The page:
What started out as viral TikTok songs have turned into a full-fledged superstar career. New Zealand based pop artist Benee charmingly shows the world she is the next household name. Her upcoming fashion collection with Spanish based company Bershka further catapults her into superstardom fame and offers exposure for more European fans. An empowering young woman anyone can look up to, she dominates the music industry, has her own record label and isn’t afraid to say how she really feels. Don’t compare her to Billie Eilish or Lady Gaga. Benee’s unique style and individualism solidify her as a hot new artist we’ve never seen the likes of before.
Tell me a little about your recent collaboration with Bershka. What impact do you think this will have on your music career going forward?
I really don't know! Fans might just be keen to wear a bit of Benee... Others might like the look of the clothes and hopefully, be introduced to the music.
Your new collaboration has a very 90s and early 2000s fashion aesthetic. Why did you decide to go in this direction?
I just gave them a whole lot of colour, pattern, style and texture ideas and we went from there… Maybe a bit of subconscious nostalgia from the time I was born! (Laughs).
As a major movie lover, I see a lot of similarities between your new collaboration with Bershka and the 1995 movie Clueless. Were there any aspects of the movie that inspired this fashion style?
Interesting, I’ve definitely heard of the movie and maybe watched it quite a while ago but it wasn’t an inspiration.
Fashion and music go hand in hand with influencing pop culture. How do you think your new collaboration with Bershka will affect New Zealand’s culture as well as music and fashion culture as a whole?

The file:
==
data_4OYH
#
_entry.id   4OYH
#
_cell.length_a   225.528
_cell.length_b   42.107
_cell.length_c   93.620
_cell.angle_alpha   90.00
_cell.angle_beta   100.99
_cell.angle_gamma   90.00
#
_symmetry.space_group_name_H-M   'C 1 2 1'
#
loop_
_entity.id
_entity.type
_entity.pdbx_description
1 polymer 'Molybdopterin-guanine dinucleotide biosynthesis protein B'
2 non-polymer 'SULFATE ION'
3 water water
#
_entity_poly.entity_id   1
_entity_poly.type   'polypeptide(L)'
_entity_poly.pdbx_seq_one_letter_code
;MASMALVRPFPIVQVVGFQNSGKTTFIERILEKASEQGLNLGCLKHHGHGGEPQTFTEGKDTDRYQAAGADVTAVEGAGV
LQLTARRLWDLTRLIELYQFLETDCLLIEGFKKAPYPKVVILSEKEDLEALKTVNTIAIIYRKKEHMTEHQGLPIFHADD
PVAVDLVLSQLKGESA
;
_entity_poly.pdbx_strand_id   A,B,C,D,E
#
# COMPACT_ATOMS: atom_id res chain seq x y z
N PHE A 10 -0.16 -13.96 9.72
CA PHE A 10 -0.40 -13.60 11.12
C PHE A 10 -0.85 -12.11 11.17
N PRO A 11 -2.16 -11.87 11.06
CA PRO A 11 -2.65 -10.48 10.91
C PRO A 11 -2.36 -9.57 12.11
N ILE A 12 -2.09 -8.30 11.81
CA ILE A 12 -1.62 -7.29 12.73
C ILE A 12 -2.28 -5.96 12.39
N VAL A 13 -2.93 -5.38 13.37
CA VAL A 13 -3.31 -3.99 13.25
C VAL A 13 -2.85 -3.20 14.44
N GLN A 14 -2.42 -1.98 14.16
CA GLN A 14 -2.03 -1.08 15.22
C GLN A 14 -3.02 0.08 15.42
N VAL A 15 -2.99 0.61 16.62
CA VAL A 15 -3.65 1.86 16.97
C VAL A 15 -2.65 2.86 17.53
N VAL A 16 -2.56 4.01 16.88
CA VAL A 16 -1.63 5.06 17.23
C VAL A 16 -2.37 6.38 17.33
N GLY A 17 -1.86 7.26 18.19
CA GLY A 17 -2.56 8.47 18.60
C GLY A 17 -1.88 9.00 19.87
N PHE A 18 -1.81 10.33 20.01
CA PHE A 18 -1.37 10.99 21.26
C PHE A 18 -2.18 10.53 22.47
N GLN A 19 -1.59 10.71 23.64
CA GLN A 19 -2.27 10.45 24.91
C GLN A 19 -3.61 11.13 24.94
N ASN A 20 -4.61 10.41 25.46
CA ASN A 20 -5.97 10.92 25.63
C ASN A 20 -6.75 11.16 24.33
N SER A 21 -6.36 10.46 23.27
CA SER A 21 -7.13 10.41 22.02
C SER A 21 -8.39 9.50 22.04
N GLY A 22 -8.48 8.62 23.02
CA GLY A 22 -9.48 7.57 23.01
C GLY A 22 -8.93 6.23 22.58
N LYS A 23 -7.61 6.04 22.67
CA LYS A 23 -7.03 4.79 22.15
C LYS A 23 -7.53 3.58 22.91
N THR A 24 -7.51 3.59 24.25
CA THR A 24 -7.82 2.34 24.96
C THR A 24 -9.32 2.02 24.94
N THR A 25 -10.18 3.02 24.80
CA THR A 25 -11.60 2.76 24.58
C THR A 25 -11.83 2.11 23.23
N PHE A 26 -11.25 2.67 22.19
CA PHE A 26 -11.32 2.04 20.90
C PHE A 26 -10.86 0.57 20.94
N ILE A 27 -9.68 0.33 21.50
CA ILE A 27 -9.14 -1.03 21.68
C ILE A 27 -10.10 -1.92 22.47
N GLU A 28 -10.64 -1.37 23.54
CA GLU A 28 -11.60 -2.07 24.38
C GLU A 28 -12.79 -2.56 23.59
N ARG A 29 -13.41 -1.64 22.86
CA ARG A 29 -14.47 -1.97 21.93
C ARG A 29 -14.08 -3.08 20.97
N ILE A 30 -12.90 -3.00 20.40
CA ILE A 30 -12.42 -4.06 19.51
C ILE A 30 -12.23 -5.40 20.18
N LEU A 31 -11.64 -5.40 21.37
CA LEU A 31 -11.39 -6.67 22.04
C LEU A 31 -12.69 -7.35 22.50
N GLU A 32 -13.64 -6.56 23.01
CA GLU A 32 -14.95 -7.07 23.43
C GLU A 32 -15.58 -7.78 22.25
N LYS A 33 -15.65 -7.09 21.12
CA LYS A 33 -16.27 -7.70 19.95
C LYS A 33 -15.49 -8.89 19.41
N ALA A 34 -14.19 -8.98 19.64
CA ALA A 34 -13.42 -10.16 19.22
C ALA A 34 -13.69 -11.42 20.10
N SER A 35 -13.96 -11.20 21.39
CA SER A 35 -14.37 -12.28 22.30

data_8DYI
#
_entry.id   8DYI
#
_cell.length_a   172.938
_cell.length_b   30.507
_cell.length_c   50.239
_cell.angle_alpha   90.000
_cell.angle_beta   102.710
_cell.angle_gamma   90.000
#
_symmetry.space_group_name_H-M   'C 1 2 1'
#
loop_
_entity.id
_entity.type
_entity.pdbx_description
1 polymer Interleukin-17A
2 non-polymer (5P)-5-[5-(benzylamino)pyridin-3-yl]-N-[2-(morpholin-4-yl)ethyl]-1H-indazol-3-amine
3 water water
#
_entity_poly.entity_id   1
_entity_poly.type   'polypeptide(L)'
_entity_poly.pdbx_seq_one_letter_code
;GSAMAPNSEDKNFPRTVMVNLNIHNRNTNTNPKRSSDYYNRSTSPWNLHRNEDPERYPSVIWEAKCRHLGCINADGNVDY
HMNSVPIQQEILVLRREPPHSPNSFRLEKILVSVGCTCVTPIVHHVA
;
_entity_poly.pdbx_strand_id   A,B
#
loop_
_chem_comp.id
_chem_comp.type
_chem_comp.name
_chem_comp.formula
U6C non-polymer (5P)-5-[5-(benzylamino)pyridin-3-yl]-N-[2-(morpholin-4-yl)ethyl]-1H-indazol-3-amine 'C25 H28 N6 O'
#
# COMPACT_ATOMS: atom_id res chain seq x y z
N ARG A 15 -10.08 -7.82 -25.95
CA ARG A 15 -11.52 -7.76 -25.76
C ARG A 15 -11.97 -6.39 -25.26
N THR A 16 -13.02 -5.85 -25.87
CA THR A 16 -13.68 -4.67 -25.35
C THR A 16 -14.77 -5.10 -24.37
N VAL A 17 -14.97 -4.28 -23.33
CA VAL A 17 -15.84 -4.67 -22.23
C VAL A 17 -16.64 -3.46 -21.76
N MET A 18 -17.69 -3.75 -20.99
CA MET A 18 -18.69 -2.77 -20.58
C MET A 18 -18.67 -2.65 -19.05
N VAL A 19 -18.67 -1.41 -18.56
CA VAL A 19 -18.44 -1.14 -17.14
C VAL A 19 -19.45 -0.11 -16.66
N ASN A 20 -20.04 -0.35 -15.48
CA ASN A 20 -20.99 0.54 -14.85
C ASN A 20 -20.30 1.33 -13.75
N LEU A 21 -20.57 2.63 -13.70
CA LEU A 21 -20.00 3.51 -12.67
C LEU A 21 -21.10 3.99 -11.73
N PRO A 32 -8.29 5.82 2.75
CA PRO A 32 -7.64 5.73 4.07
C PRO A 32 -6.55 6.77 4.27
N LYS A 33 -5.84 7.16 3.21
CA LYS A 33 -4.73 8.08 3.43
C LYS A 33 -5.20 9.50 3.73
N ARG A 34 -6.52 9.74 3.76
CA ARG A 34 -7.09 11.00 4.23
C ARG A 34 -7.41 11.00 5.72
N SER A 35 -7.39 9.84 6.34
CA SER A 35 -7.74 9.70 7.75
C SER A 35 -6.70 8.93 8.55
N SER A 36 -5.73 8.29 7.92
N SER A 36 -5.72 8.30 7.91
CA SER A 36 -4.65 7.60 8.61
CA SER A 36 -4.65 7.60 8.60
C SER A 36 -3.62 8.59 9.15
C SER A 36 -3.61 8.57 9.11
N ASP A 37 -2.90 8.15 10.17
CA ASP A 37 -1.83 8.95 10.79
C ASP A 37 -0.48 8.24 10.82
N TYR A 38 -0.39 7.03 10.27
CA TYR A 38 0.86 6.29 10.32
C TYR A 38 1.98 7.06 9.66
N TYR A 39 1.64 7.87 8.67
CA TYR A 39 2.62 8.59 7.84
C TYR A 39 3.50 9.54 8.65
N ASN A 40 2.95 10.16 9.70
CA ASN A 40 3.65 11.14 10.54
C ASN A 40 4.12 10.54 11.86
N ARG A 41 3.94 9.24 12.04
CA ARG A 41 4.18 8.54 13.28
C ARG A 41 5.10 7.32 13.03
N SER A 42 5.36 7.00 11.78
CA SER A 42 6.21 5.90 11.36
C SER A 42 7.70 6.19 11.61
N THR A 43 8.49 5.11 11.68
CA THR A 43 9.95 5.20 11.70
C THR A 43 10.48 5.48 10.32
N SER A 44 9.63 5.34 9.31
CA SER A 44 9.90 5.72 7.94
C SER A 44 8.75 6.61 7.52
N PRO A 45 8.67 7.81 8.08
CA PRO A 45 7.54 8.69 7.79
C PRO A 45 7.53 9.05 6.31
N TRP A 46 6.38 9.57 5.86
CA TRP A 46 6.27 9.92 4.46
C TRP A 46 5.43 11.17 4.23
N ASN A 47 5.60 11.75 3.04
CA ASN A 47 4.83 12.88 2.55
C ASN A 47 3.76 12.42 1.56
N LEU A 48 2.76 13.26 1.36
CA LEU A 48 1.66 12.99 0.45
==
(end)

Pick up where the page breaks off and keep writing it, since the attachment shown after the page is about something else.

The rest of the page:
That's a big question! We don't actually have Bershka in New Zealand, so I doubt that it will have much of an effect on the country's culture. I just hope people really enjoy wearing the clothes.
You have your own record label company called Olive. Can you talk a little about it as well as the lack of female executives in the New Zealand music industry? What are some of the things you want to see change in this industry in order to see more women in these leading roles?
I started Olive with a view of using my current platform to help other artists gain a bit more exposure. There are so many talented people out there and it'd be great if we could have a small part in helping them to succeed.
There is a lack of female executives in every industry: full stop. Attitudes towards women in business need to change across the board. The fact that our own Prime Minister was grilled in the past about her potential decision to have children in the future says it all. Who would have dared asked a man about whether this would affect his ability to govern in any way?
What advice would you give to young girls especially from New Zealand who are aspiring musicians and want to break into the industry? What advice would you give to young girls who want to start their own record label?
Keep writing, singing and performing, don’t give up! Put stuff on Soundcloud or Bandcamp, get it out there so people can hear what you're up to. Find a mentor, ask other musicians for advice. Be true to your artistic vision. Learn to say no strongly to whatever ideas you don't agree with… It's your career, not anyone else’s. To start your own record label you need like-minded individuals and some financial backing. Concentrate on your own career first.
TikTok has played a major role in helping to broadcast your music to the world. Can you speak on this and how you want to interact with the app in the future?
I wasn't really aware of Tiktok until Glitter started blowing up and then with Supalonely it was just next level. I am very happy that this platform exposed my music to a whole lot of people who may not otherwise have heard it. I haven't ever written anything with it in mind and I don't plan to, most of my interaction will be looking at other people's TikToks I guess!